B In the parable the evil farmers decide to kill the son so the inheritance would be theirs. I have always wondered about the logic of these farmers. Why would they think the inheritance would be theirs by killing the son? I am confused because I am thinking of this in terms of our culture and our laws. Under Jewish law, any man could lay claim to ownerless property. The farmers must have concluded that with the death of the heir, they could claim the vineyard for themselves.

Remember, the parable was spoken against the leaders of the people. They wanted to kill Jesus so the vineyard would be theirs. They wanted Jesus out of the way so the nation and the people would be under their authority.

Here we see one of the major differences between the Gospel of Matthew and the Gospel of Luke. In Matthew, it is the people who yell, "Crucify him! Crucify him!" (Mt 27:22). In Luke, it is the leaders who shout for His crucifixion (Lk 23:21). Why this difference? From Luke's perspective, it is the leaders of the people, the religious leaders of Israel, who are responsible for the crucifixion. They, don't forget, are the evil farmers who kill the heir so the inheritance will be theirs.

IV God's Chosen Stone
A We've been talking about the Jewish leaders. But what about the Jewish people? When the people heard what Jesus said their response was, "May this never be!"

We are talking about the Jewish people. They knew their Scriptures. They knew that the vineyard is a common symbol for the nation of Israel. They knew that their leaders hated Jesus. They knew that the parable was spoken against their leaders. And, they loved Jesus. According to the last verse of Luke 19, they "hung on his words" (Lk 19:48).

"May this never be!" Jesus' message in the parable scared them. They did not want Jesus to be killed. Nor did they want their leaders to be killed because they realized that the death of their leaders also meant the destruction of Jerusalem and the nation.

B Jesus looked directly at them. At the people. He was speaking to them. He was answering their concern. He asked,
(Lk 20:17) "Then what is the meaning of that which is written: "'The stone the builders rejected has become the capstone '?
This verse from Psalm 118 concerns a stone thrown away by the stone masons that became the capstone.

When Solomon's temple was being built, massive stones were chiseled miles away from the building site. When the stones arrived, one stone didn't fit and was thrown down the hill into the Kidron Valley. Later, it was discovered that the cornerstone was missing. Turns out the stone that had been rejected was the one that fit perfectly.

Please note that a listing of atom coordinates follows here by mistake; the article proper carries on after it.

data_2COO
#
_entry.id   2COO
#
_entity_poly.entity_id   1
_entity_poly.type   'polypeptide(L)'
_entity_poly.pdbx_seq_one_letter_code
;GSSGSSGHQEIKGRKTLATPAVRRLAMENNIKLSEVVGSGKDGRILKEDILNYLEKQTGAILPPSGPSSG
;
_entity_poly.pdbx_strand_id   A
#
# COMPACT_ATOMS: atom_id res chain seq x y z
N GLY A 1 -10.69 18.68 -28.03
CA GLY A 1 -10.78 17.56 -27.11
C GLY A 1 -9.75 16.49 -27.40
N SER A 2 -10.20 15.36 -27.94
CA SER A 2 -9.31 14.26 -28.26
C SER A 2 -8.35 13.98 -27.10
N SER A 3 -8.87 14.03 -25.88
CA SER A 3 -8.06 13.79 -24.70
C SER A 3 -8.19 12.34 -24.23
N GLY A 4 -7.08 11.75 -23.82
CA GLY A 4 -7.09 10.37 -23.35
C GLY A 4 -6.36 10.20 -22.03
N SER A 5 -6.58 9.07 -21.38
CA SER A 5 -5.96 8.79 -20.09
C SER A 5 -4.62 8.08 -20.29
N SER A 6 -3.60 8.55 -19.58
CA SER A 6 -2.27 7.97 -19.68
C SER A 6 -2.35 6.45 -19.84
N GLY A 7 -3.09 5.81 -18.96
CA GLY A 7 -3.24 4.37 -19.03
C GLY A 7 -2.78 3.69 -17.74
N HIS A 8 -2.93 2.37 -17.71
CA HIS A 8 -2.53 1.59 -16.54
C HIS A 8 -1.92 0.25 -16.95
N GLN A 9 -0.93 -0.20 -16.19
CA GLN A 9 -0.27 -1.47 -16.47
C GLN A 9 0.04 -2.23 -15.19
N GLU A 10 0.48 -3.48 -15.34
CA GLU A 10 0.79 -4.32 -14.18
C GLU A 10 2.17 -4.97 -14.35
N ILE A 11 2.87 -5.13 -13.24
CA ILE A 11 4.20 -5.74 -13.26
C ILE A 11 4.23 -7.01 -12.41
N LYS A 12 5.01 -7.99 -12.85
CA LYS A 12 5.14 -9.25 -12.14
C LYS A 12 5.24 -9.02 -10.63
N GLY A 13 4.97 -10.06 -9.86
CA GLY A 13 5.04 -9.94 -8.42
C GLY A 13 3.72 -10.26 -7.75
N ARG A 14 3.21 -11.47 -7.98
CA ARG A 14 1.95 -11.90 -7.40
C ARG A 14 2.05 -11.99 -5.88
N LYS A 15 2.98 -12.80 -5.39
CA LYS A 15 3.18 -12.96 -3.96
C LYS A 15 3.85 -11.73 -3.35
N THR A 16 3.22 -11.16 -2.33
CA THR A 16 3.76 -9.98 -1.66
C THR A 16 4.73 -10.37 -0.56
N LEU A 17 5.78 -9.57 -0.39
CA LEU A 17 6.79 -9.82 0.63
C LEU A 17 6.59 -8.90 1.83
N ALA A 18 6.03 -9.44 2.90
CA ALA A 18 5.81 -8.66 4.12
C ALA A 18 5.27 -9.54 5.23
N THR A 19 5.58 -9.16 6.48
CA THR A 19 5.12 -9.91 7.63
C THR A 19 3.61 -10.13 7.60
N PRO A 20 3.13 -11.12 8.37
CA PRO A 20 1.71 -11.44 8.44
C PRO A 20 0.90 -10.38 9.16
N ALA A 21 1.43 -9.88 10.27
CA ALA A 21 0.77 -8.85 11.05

Jesus applies this to Himself. He is the stone rejected by the builders. He is the stone rejected by the leaders of the people. He is the stone that has been cast away. He is the son killed by the evil farmers. As you all know, He suffered and died on the cross. But everyone will soon find out that He is the capstone.

What is a capstone? When a stone arch is built, a stone is placed in the center at the top, holding the arch together. It is the focal point of the arch. It is what holds the arch together. Without the capstone, the arch would crumble.

Jesus, the rejected stone, becomes the capstone. How this must have shocked the leaders of the people. I can see the disbelief in their eyes. I can hear their snorts of denial: no way is this going to happen.

Yet, as we know, that's what Jesus is. Jesus is the capstone of the church. He is at the top and in the center. His is the authority (remember, the parable is said in response to a question about authority). He holds the church together. Without Jesus, there would be no church. Without Jesus, the church would crumble.

What is true for the church is also true for the individual Christian -- Jesus is our capstone. He is at the top and in the center of our lives. He holds us together -- mentally, physically, and spiritually. Without Him, we are nothing. Without Him, we have no hope. Without Him, life is meaningless and fruitless.

Is Jesus your capstone? Does He make you complete and strong? Is He your primary focus in everything you do? Is He the most important person in your life? Is He what holds you together? Is Jesus your cornerstone and foundation on which you build your life and values? Is He your hope, your salvation?

C We are celebrating the Lord's Supper today. If Jesus is not your capstone, we don't want you taking the bread and the cup. Why not? Because if Jesus is not your capstone, you will be eating and drinking judgment on yourself. Jesus talks about this judgment. He says,
(Lk 20:18) Everyone who falls on that stone will be broken to pieces, but he on whom it falls will be crushed."

Telling us what? Telling us that if Jesus is NOT your capstone you will experience judgment. Telling us that if Jesus is NOT your capstone you will experience destruction. Telling us that if Jesus is NOT your capstone you will be crushed and broken to pieces.

The Pharisees had a choice. The people had a choice. On this Lord's Supper Sunday, you and I have a choice. Jesus either is the stone the builders rejected or He is the capstone. I invite you, by the grace of God, not to be like the evil farmers who rejected the owner's servants and son. I invite you, by the grace of God, not to be like the leaders of Israel who refused to listen to the Lord's prophets and killed His Son. I invite you, by the grace of God, to come to Jesus as the capstone.